However: “But now that wind turbines stand tall across many parts of the nation’s windy heartland, some leaders in Oklahoma and other states fear their efforts succeeded too well, attracting an industry that gobbles up huge subsidies, draws frequent complaints and uses its powerful lobby to resist any reforms…. Opposition is also mounting about the loss of scenic views, the noise from spinning blades, the flashing lights that dot the horizon at night and a lack of public notice about where the turbines will be erected.”
While “the growing cost of the subsidies could decimate state funding for schools, highways and prisons,” the political establishment in Oklahoma is just starting to wake up to the problems that result from creating a new special interest funded by government largesse. “With the rapid expansion came political clout. The industry now has nearly a dozen registered lobbyists working to stop new regulations and preserve generous subsidies that are expected to top $40 million this year.”
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One of the disturbing aspects of the global warming debate is that so many of the leading public officials who espouse alarmism know so little about the basics of climate science. I have seen many instances of ignorance over the years and have largely gotten used to it, but I recently happened on an example from Secretary of State John Kerry that astounded me.
Reporters and commentators noted that in his major speech on climate change given in Jakarta on 16th February, Secretary Kerry claimed that “climate change can now be considered another weapon of mass destruction, perhaps the world’s most fearsome weapon of mass destruction.” But reporters and commentators (including me) overlooked an even more remarkable passage in that long speech in which Secretary Kerry explains some “simple” climate science. According to the State Department’s web site, here is what Secretary Kerry said about the greenhouse effect in Jakarta on 16th February:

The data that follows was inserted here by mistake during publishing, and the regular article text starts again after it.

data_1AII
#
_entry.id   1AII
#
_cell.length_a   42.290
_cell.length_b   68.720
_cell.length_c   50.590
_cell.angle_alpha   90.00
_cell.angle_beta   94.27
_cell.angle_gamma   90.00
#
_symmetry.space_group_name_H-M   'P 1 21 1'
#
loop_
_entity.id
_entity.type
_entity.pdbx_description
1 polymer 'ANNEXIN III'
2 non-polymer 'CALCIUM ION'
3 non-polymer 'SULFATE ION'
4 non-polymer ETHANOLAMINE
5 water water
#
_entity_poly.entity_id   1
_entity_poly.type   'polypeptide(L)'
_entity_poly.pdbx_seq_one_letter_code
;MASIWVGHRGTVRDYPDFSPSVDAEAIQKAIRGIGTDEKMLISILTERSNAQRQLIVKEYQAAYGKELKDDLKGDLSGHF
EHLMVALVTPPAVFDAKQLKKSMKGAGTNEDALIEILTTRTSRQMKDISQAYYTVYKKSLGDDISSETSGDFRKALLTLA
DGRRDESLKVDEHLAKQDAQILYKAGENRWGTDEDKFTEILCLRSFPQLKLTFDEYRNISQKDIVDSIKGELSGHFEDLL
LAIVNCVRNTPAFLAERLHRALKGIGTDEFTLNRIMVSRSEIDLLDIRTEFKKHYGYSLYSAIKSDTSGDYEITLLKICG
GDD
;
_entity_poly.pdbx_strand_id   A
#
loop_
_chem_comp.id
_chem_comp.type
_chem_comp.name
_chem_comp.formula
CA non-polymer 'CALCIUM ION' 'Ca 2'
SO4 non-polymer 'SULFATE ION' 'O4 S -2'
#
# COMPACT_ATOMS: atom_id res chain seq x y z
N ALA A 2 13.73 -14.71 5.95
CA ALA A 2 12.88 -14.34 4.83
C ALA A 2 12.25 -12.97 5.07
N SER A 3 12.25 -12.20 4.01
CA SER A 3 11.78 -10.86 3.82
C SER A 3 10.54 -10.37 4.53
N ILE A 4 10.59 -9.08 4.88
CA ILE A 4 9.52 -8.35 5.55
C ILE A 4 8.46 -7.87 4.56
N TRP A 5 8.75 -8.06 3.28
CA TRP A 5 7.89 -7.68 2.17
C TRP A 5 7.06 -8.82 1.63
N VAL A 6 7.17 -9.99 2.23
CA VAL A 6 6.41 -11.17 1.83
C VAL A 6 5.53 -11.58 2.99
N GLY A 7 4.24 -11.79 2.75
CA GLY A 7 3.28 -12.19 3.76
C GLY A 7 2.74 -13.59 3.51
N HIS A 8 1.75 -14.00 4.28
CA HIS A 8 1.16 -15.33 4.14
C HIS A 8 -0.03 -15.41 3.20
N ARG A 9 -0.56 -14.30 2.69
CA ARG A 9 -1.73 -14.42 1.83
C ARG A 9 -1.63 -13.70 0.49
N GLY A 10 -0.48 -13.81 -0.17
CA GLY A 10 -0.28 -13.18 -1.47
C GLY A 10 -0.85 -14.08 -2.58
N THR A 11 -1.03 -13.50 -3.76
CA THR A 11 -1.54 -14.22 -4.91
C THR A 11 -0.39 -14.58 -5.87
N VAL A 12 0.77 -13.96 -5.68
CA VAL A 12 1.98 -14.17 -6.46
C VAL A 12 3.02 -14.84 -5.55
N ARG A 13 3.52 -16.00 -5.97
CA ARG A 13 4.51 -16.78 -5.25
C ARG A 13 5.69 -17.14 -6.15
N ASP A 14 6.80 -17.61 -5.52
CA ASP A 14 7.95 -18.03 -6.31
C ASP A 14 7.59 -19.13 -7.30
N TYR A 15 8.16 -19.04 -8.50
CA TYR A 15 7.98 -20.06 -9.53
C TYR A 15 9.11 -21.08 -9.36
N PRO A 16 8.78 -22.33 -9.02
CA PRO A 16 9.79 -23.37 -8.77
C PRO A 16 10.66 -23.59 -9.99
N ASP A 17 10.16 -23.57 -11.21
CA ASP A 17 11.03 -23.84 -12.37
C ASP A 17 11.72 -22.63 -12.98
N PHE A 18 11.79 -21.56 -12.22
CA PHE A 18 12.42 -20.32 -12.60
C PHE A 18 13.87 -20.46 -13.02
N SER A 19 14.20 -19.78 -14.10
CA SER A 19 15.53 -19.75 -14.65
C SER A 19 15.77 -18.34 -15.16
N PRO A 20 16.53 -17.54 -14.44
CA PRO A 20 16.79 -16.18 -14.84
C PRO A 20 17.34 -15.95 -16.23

In fact, this is not really a complicated equation. I know sometimes I can remember from when I was in high school and college, some aspects of science or physics can be tough – chemistry. But this is not tough. This is simple. Kids at the earliest age can understand this.
Try and picture a very thin layer of gases – a quarter-inch, half an inch, somewhere in that vicinity – that’s how thick it is. It’s in our atmosphere. It’s way up there at the edge of the atmosphere. And for millions of years – literally millions of years – we know that layer has acted like a thermal blanket for the planet – trapping the sun’s heat and warming the surface of the Earth to the ideal, life-sustaining temperature. Average temperature of the Earth has been about 57 degrees Fahrenheit, which keeps life going. Life itself on Earth exists because of the so-called greenhouse effect. But in modern times, as human beings have emitted gases into the air that come from all the things we do, that blanket has grown thicker and it traps more and more heat beneath it, raising the temperature of the planet. It’s called the greenhouse effect because it works exactly like a greenhouse in which you grow a lot of the fruit that you eat here.